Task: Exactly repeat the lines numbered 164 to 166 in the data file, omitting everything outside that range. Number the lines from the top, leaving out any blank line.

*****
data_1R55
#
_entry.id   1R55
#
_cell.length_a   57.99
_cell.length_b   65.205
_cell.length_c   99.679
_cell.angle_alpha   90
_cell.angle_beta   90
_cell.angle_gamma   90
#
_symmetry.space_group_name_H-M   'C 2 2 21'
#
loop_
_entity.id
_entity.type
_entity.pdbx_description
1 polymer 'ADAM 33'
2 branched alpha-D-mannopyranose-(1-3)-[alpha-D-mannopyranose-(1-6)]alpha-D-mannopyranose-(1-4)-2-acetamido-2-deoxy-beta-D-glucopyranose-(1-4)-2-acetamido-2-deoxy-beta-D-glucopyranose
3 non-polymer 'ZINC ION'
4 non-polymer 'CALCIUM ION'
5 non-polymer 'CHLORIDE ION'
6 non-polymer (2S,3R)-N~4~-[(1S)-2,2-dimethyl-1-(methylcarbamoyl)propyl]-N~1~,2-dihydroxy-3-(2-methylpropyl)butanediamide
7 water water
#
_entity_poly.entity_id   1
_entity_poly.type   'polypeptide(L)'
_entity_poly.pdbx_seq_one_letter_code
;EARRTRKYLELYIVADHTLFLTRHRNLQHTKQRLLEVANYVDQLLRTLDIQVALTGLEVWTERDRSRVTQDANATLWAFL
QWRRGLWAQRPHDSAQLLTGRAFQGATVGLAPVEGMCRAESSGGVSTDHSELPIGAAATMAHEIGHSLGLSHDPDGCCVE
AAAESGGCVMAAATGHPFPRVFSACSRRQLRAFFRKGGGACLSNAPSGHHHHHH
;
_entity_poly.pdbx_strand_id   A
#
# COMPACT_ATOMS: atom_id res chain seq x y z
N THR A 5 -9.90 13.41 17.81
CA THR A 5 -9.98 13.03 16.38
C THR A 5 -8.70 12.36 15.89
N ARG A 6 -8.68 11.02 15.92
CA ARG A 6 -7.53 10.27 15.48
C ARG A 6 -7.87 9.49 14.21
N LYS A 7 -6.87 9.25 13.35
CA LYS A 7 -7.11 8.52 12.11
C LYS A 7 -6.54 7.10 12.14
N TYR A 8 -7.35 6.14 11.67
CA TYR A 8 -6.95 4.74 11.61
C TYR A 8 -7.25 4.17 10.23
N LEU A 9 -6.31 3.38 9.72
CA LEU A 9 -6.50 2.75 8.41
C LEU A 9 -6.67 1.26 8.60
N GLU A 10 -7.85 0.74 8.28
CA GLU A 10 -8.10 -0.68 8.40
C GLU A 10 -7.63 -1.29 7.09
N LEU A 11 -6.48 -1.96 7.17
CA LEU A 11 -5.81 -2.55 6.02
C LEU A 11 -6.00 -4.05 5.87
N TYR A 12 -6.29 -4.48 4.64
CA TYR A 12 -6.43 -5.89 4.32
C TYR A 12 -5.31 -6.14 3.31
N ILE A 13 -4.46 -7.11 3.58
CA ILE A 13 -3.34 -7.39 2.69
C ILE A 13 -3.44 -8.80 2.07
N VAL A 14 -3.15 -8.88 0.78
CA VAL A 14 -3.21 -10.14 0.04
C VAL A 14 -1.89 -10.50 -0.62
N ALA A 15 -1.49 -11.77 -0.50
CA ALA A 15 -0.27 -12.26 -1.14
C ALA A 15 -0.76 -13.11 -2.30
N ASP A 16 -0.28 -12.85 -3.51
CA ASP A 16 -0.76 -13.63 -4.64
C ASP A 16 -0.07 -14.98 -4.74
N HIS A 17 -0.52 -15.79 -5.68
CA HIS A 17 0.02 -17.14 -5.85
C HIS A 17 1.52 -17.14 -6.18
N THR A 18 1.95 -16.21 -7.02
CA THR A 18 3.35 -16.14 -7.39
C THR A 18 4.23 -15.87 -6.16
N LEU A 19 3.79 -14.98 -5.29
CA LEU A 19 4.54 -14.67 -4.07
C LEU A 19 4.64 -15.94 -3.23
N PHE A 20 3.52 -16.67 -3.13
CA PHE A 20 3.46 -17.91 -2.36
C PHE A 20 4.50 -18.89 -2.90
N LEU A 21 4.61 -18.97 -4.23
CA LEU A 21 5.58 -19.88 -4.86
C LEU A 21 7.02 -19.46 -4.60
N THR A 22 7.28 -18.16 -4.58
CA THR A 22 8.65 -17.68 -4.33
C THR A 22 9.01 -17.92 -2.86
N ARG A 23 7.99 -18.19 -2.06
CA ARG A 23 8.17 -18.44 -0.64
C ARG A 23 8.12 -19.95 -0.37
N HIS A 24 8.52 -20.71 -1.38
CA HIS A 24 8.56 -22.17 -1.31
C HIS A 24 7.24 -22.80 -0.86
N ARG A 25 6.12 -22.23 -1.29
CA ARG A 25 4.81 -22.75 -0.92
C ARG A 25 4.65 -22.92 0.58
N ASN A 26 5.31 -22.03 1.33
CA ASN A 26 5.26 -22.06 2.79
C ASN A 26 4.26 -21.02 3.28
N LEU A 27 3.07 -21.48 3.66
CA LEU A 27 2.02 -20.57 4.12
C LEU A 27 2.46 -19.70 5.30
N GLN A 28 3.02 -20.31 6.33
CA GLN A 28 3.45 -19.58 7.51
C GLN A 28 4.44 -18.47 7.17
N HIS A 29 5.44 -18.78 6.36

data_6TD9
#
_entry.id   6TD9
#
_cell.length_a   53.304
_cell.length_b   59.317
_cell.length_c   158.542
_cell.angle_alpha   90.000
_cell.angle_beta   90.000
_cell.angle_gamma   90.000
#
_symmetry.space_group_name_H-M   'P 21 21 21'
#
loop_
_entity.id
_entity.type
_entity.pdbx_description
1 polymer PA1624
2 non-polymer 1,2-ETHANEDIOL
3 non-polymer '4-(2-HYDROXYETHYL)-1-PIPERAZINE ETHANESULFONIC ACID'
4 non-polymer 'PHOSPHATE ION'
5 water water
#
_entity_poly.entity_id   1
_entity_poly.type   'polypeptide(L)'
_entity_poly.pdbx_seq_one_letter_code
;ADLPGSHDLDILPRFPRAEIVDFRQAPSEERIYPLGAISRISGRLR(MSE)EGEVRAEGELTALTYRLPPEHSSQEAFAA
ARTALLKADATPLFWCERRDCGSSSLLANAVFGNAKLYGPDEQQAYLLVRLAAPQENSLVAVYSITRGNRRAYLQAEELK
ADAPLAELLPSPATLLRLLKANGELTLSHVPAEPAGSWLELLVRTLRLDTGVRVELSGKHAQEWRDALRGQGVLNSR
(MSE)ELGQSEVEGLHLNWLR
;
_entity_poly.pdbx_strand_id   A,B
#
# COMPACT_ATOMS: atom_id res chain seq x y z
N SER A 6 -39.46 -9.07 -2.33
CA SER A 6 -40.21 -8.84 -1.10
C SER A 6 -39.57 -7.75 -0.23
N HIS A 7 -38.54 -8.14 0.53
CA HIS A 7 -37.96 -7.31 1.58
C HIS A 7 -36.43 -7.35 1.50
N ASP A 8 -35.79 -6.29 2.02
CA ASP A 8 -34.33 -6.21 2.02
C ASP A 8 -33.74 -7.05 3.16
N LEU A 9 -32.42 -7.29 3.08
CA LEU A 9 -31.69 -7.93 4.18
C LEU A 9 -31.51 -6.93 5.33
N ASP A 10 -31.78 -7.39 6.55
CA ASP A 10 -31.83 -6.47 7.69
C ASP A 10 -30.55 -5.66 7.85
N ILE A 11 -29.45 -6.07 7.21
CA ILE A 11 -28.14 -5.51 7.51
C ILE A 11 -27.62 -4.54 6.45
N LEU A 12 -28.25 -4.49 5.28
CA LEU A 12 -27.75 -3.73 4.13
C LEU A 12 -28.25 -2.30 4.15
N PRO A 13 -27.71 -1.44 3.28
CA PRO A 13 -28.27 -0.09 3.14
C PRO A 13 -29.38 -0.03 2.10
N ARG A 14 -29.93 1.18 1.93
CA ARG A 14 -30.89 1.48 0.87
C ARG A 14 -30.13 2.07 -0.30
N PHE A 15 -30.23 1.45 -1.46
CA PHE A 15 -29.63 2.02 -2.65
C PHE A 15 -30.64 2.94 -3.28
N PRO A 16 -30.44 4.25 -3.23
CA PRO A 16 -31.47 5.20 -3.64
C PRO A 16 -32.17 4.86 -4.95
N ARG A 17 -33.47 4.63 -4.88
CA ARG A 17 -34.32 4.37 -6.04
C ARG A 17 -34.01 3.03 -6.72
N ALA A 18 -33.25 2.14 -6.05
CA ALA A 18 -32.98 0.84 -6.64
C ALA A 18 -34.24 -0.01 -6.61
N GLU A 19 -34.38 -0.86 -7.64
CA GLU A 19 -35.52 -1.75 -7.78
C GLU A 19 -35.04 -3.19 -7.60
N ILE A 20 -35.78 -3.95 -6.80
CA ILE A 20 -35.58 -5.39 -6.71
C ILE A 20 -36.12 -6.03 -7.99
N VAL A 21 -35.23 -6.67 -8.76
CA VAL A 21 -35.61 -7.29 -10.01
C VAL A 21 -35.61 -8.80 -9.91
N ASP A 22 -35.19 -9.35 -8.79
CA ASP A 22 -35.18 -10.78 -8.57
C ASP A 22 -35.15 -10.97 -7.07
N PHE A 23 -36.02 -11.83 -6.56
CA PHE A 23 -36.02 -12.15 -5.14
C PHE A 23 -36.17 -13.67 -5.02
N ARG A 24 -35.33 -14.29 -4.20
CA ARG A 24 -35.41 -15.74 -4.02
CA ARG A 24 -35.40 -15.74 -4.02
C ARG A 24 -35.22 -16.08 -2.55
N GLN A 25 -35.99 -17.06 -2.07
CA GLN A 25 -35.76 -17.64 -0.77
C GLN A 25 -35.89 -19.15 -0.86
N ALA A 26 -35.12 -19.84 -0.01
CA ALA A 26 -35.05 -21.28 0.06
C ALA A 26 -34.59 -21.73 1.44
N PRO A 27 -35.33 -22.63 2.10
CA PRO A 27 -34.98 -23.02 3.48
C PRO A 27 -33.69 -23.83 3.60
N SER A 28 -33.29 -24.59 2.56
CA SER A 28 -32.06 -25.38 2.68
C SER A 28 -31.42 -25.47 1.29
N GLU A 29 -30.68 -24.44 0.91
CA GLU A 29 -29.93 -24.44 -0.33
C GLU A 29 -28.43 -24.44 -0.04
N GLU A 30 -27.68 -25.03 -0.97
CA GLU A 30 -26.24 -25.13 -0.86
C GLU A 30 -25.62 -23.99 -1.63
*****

N PRO A 13 -27.71 -1.44 3.28
CA PRO A 13 -28.27 -0.09 3.14
C PRO A 13 -29.38 -0.03 2.10